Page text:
Focus on what you can control
When the world feels out of control, you can feel pretty powerless—but it helps to focus on what you do have control over.
Limit your time trawling various sites for COVID-19 updates. Instead, check only one or two main health update pages (like the World Health Organization or the official Australian Government update site) once or twice a day. Yes, it’s important to stay up-to-date—but flooding yourself with information from news pages and social media can quickly become overwhelming, and anxiety-provoking: so this is a really important step. And when you check these sites, make sure it’s not right before you go to sleep: these things can definitely weigh on our minds and keep us up at night.
Focus on yourself. Rather than worrying about other people not social distancing, or the empty grocery store shelves, focus on what you can do: like focusing on your own social distancing, on your own well-being, and your own safety practices.
Still feeling overwhelmed? Why not work on your personal development. Take a quick online course. Start a new hobby or activity. As a health care provider, we know the absolute importance of taking care of ourselves first.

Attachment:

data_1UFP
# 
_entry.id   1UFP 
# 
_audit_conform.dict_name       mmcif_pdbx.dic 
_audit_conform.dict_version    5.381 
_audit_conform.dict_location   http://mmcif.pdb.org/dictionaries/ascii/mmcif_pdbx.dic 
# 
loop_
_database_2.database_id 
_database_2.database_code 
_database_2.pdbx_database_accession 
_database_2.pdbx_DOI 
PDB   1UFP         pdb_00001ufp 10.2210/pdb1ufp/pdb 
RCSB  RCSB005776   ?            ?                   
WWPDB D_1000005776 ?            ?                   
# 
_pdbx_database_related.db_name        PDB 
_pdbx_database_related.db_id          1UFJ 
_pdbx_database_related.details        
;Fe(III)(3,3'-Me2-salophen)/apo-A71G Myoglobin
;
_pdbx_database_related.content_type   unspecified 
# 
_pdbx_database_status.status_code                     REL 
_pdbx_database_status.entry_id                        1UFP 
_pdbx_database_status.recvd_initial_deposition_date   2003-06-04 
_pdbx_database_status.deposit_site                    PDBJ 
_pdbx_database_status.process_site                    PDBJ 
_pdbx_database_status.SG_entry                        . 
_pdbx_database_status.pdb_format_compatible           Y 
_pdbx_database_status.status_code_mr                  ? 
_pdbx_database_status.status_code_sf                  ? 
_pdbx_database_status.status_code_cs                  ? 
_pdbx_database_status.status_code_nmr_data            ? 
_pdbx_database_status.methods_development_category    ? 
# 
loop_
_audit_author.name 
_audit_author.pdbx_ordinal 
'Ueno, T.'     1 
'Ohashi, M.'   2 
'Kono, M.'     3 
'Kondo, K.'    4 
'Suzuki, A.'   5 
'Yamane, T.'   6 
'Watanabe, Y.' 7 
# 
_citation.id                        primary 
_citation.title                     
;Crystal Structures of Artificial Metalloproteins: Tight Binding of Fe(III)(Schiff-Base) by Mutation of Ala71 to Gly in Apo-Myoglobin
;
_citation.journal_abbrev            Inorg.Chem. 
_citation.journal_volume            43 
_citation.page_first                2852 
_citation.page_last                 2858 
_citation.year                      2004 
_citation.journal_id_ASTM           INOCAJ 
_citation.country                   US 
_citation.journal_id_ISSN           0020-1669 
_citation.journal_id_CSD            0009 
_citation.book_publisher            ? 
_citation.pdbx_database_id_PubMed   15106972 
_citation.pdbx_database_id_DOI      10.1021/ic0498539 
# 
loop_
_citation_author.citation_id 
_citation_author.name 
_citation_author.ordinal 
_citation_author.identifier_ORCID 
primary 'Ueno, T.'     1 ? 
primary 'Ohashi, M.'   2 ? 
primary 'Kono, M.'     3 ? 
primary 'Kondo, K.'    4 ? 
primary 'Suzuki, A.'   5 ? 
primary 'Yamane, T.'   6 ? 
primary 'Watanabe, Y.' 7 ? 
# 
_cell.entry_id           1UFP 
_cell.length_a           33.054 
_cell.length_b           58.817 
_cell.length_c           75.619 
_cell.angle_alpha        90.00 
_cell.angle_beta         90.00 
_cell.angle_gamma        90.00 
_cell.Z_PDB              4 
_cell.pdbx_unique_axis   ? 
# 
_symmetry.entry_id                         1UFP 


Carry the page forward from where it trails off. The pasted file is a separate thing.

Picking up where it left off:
Create a new routine
With most of us having our usual routine shattered, it is important to make a new routine—or try to re-create your normal routine as best as possible. Structure, normality and routine are widely known to help us cope through periods of uncertainty or upheaval: particularly if these periods are likely to be lengthy.
Wake up, shower, and get dressed every day like normal. Prepare your lunch. Take a lunch break, even if you’re working from home. Keep to your normal work hours as much as possible. And if you’re working from home with kids, “build-in” time with them too.
Switch up going to the gym for a run, or if you’re isolating at home, try body-weight exercises. You can find a wide range of resources online—like yoga and other exercise sessions on YouTube. You can even search the app store for your favourite activity.
Occupy yourself in a (new?!) meaningful way.
As health professionals, we know that occupying your time in a meaningful way can have a significant positive impact on psychosocial well-being. And let’s face it—if we’re limiting our social media use, we’ll have a lot more time on our hands.
Look for opportunities for fun things to do at home. Try a new recipe, read that book or listen to that podcast you’ve been meaning to for months, or try your hand at making something—like arts and craft.
Make a list of all those little jobs you’ve wanted to do, or all those hobbies you’ve wanted to start. Maybe you want to finally organise the kitchen cupboard. Either way, the world is your digital oyster.
Stay connected – Social distancing does not mean disconnection
Social distancing doesn’t mean social disconnection—and loneliness and isolation has a major impact on our mental health.